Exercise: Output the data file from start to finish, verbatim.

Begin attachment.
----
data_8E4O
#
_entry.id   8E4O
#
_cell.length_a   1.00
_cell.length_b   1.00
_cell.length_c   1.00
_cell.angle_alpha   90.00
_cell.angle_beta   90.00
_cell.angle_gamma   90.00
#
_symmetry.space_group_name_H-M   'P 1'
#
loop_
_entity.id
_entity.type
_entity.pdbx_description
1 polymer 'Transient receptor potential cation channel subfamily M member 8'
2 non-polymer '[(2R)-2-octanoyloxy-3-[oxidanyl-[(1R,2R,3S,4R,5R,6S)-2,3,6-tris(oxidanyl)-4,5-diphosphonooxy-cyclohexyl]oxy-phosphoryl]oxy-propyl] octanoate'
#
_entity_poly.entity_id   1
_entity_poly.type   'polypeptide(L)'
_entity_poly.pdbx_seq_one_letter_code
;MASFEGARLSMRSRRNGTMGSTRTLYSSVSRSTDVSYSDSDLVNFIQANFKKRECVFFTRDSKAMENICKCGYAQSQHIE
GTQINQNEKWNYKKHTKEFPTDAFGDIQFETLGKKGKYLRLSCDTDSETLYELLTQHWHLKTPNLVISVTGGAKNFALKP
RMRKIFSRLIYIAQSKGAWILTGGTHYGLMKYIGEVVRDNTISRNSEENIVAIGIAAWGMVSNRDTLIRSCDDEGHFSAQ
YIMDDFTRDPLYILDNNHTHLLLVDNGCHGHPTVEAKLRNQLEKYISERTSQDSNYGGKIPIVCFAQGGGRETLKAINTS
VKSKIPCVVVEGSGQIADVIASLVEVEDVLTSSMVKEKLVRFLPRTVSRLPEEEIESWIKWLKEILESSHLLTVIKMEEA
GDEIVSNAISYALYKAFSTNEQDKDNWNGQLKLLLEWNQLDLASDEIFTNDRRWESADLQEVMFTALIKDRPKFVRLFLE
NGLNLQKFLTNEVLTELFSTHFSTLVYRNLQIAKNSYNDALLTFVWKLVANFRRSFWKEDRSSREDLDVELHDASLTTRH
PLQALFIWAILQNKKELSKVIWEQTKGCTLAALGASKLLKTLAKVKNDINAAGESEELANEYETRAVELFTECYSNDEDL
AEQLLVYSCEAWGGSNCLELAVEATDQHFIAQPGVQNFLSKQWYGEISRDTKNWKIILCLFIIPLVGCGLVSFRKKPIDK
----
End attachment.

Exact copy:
data_8E4O
#
_entry.id   8E4O
#
_cell.length_a   1.00
_cell.length_b   1.00
_cell.length_c   1.00
_cell.angle_alpha   90.00
_cell.angle_beta   90.00
_cell.angle_gamma   90.00
#
_symmetry.space_group_name_H-M   'P 1'
#
loop_
_entity.id
_entity.type
_entity.pdbx_description
1 polymer 'Transient receptor potential cation channel subfamily M member 8'
2 non-polymer '[(2R)-2-octanoyloxy-3-[oxidanyl-[(1R,2R,3S,4R,5R,6S)-2,3,6-tris(oxidanyl)-4,5-diphosphonooxy-cyclohexyl]oxy-phosphoryl]oxy-propyl] octanoate'
#
_entity_poly.entity_id   1
_entity_poly.type   'polypeptide(L)'
_entity_poly.pdbx_seq_one_letter_code
;MASFEGARLSMRSRRNGTMGSTRTLYSSVSRSTDVSYSDSDLVNFIQANFKKRECVFFTRDSKAMENICKCGYAQSQHIE
GTQINQNEKWNYKKHTKEFPTDAFGDIQFETLGKKGKYLRLSCDTDSETLYELLTQHWHLKTPNLVISVTGGAKNFALKP
RMRKIFSRLIYIAQSKGAWILTGGTHYGLMKYIGEVVRDNTISRNSEENIVAIGIAAWGMVSNRDTLIRSCDDEGHFSAQ
YIMDDFTRDPLYILDNNHTHLLLVDNGCHGHPTVEAKLRNQLEKYISERTSQDSNYGGKIPIVCFAQGGGRETLKAINTS
VKSKIPCVVVEGSGQIADVIASLVEVEDVLTSSMVKEKLVRFLPRTVSRLPEEEIESWIKWLKEILESSHLLTVIKMEEA
GDEIVSNAISYALYKAFSTNEQDKDNWNGQLKLLLEWNQLDLASDEIFTNDRRWESADLQEVMFTALIKDRPKFVRLFLE
NGLNLQKFLTNEVLTELFSTHFSTLVYRNLQIAKNSYNDALLTFVWKLVANFRRSFWKEDRSSREDLDVELHDASLTTRH
PLQALFIWAILQNKKELSKVIWEQTKGCTLAALGASKLLKTLAKVKNDINAAGESEELANEYETRAVELFTECYSNDEDL
AEQLLVYSCEAWGGSNCLELAVEATDQHFIAQPGVQNFLSKQWYGEISRDTKNWKIILCLFIIPLVGCGLVSFRKKPIDK